Aliens, Flying Saucers, and Sightings: A Brief History of UFOs in America

(CNN)– UFOs are real! Just ask the US government.

The United States has largely ignored reports of mysterious flying objects, but recently it has slowly begun to recall UFOs, which the Pentagon describes as unidentified aerial phenomena.

But this is not a new minimum. In September 2019, the US Fleet acknowledged that three clips of declassified military footage aired between 2017 and 2018 are, in fact, “unidentified aerial phenomena” (UAP). Those are his words, not ours.

UAPs make up only a fraction of the incursions Starfleet training areas see, Starfleet spokesman Joe Gradisher told CNN. Which, of course, begs the question: are we really alone?

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Belief in extraterrestrial encounters has long been a prominent feature of American life. A 1997 CNN/Time poll marking the 50th anniversary of the Roswell incident found that 80% of Americans believe the government is hiding knowledge of the existence of extraterrestrial life forms.

There are thousands and thousands of reported UFO sightings, but in light of new UAP records from the US fleet, here’s a look at some of the closest encounters of the third kind in America.

Thesis Manuel Celeste

Many of the best-known alien claims come from the Tesina Celeste Manual, the hexahedron name for the US government software responsible for investigating UFO reports from 1948 to 1969.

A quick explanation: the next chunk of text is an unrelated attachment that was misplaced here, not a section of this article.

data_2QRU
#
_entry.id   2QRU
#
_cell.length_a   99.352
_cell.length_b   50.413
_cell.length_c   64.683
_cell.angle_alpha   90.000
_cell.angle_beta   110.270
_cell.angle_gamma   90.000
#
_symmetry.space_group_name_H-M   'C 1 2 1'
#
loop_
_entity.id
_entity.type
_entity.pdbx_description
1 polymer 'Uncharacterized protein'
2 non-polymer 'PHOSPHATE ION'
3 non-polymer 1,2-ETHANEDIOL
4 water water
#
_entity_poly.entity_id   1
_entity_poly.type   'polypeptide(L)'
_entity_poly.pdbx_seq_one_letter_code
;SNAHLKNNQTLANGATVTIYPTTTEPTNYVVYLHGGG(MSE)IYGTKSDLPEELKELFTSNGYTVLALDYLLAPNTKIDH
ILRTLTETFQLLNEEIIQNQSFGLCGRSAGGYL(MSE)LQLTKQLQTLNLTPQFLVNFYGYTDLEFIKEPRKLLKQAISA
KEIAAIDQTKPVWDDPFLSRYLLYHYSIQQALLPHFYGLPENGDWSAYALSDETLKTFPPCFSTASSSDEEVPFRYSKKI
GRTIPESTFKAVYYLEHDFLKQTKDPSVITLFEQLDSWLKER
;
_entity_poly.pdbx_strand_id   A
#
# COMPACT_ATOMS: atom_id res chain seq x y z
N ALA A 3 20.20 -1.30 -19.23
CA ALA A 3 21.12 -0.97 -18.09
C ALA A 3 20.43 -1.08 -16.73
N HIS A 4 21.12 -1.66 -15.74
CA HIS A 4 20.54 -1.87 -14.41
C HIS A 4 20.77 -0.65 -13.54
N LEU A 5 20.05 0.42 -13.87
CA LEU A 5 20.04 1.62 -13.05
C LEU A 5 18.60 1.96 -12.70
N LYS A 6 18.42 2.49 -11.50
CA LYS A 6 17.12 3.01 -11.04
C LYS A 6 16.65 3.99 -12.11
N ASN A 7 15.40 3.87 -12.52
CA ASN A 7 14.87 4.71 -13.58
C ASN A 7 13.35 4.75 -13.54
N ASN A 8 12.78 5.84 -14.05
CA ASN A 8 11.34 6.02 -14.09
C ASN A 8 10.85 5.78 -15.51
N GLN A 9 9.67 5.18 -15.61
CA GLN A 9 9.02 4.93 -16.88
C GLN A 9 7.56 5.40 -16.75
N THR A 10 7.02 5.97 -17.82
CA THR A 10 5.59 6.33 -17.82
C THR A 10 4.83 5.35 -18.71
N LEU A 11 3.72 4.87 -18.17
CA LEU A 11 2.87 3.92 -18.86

At the time, Air Force personnel noted 12,618 UFO sightings and said 701 were “unidentified.”

But in the end, the thesis concluded, “No UFO that has been reported, investigated, and assessed by the Air Force has hexahedral indications of a threat to our homeland security.” The software even concluded that the “unidentified” sightings were not related to discovered technology or extraterrestrial vehicles, according to the National Archives fact sheet.

The dissertation was abandoned in 1969 due to cost concerns, the National Archives said.

“Since the Celeste Manual Tesina was shut down, not a minimum has occurred to indicate that the Air Force should resume its UFO research,” the document states.


Groups dressed as aliens roam downtown Roswell, New Mexico in July 2000 while participating in the annual UFO showdown.

The town of Roswell, New Mexico became the site of alien encounters in 1947 following reports that a volatile object had crashed into a field.

The Roswell Army’s Volatile Field initially said a “volatile disk” had been recovered, but a second press release clarified that the object came from a weather orb. Since then, several alleged witnesses have reported seeing the military remove the volatile disk and the bodies of the aliens.

Decades later, many Americans remain skeptical of the government’s claim that it was a weather orb. In this 1997 CNN/Time poll, nearly two-thirds of respondents said they believed a UFO had crashed into a field during this incident.

“We had a flying saucer in our possession,” Walter Haut, a former Army public affairs officer, said in 1997.

Roswell, now home to the Roswell UFO Museum, remains a popular destination for alien enthusiasts looking for more evidence of their beliefs.

field of action 51

Long believed to be the division where the US government stores and hides alien bodies and UFOs, the cryptically invoked location of Nevisca has been at the center of alien conspiracies for decades.

The field of action has long been the declared focus of citizens and presidents. John Podesta, President Bill Clinton’s neighborhood chief, said his former boss “asked for information on some of these things and specifically what was going on in Area 51.”